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For Netflix’s new “Halston” limited series, creator Ryan Murphy tapped production designer Mark Ricker to recreate the iconic designer’s Manhattan town house for a starring role in the show.
The set, floating stair case and all, was put together across the river in Red Hook, Brooklyn and filled with replicas of Halston’s belongings, including an Andy Warhol portrait of the designer, while Tiffany & Co. reportedly loaned the production tens of thousands of dollars worth of Elsa Peretti-designed home accessories.
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The real four-story, 7,500-square-foot town home is actually located on the Upper East Side and is one of just three Manhattan houses designed by famed architect Paul Rudolph, former dean of the Yale School of Architecture. He remodeled the former carriage house in 1966 for lawyer Alexander Hirsch and his partner, Turner Lewis.
With a brown glass facade set back from the street, Rudolph designed the abode to purposely look unassuming from the outside — perfect for a celebrity who wants to go incognito. However, inside it’s a different story, with 32-foot-high ceilings, a bright and airy minimalist-style sunken living room and a fourth-floor guest suite where Liza Minnelli reportedly often stayed. Elsewhere, there’s a three-story conservatory, as well as a 1,600-square-foot terrace.
Halston owned the house between 1974 and 1990 and during that time he hosted infamous parties attended by the likes of best friend Minnelli, Warhol, Truman Capote, Jacqueline Kennedy Onassis and other members of the Studio 54 jet-set crowd.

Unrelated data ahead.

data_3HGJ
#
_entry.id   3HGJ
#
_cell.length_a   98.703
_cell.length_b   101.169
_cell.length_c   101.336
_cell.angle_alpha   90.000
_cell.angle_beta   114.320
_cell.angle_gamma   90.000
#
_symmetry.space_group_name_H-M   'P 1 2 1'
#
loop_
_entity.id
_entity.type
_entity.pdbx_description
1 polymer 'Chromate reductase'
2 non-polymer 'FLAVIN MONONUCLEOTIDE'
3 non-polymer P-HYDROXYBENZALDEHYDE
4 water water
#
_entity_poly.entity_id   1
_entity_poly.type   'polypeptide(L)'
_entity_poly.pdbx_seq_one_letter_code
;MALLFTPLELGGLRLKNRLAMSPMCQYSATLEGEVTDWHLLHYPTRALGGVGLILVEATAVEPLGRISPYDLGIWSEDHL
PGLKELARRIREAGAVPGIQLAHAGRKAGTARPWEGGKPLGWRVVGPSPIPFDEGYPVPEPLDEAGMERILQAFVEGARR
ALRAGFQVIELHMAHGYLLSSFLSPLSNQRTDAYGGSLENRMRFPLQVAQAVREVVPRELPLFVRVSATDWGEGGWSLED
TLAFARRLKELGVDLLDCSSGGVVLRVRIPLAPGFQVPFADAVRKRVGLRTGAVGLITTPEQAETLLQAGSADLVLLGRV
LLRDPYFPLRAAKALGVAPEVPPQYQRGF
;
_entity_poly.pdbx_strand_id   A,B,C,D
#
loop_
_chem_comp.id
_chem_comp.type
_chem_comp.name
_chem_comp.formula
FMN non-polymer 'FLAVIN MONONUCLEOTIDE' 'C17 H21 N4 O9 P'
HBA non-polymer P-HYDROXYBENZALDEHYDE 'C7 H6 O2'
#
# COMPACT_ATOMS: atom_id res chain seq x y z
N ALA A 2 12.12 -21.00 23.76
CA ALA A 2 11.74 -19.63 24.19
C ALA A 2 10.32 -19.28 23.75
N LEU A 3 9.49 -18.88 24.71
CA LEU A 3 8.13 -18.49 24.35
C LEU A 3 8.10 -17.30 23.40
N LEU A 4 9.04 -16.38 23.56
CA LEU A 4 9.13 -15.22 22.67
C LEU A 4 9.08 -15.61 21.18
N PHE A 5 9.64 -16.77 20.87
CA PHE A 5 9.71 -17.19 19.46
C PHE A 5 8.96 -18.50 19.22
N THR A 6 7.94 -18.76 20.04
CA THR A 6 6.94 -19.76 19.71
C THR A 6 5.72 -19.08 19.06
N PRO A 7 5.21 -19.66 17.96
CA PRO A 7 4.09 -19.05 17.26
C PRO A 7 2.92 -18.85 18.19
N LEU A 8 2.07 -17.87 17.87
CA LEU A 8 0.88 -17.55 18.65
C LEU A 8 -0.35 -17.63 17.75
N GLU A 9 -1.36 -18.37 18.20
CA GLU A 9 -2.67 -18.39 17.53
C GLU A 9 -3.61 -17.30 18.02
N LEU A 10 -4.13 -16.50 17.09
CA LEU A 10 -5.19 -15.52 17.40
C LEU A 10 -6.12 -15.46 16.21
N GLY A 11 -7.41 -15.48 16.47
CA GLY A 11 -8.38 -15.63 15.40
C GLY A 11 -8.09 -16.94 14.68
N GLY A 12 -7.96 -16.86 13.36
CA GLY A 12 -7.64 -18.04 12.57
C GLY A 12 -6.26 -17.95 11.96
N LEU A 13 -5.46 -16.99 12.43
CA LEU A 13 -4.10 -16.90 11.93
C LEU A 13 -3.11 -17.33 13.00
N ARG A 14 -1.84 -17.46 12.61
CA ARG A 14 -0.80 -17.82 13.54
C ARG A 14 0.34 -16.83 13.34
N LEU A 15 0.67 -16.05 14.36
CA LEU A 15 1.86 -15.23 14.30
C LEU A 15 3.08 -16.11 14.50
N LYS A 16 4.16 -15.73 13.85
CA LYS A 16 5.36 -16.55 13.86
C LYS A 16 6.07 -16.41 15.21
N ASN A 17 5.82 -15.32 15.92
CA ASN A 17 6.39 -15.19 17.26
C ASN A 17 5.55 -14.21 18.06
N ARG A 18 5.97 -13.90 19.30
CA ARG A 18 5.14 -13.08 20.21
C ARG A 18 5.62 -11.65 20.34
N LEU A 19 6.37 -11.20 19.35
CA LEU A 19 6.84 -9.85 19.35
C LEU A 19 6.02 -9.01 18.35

He sold the house just three months before he died to Swiss millionaire and photographer Gunter Sachs and Fiat playboy Gianni Agnelli for an unknown amount. The latter eventually sold his share to Sachs, who was at one point married to Brigitte Bardot.
Sachs tried to sell the property in 2011, but it wasn’t until 2019 that he had some luck when an anonymous buyer paid $18 million for it. At the time, WWD revealed that it was none other than Tom Ford, who added the town house to his collection of luxury homes, which at that time included a New Mexico ranch with its own old Western town movie set (the designer has since sold it).
In a 2019 interview with WWD, Ford confirmed the purchase to WWD and said he had visited once when it was owned by Halston. “I was in that house in 1979 or 1980, only once. I was not a friend of Halston’s, but I was introduced to him and I went by that house with a friend to pick someone up before we were going to Studio 54.
“I would’ve been 18,” he added. “That house, it stunned me. It is and has always been one of the most inspirational houses that I was ever in, and one of the most inspirational interiors. I love Paul Rudolph. He designed [the Halston] house in 1966 for a pair of gentlemen and then redesigned it when Halston moved in — designed all the furniture. To me, it’s just one of the great American interiors.”
Ford planned to put it back to the way it was the very first time he saw it. “It’s very simple, very minimal, and there’s not a lot to do. I don’t have to knock down any walls. I basically have to just put in a lot of gray carpeting and the furniture.”
Read more here:
Launch Gallery: The History of Halston’s New York Townhouse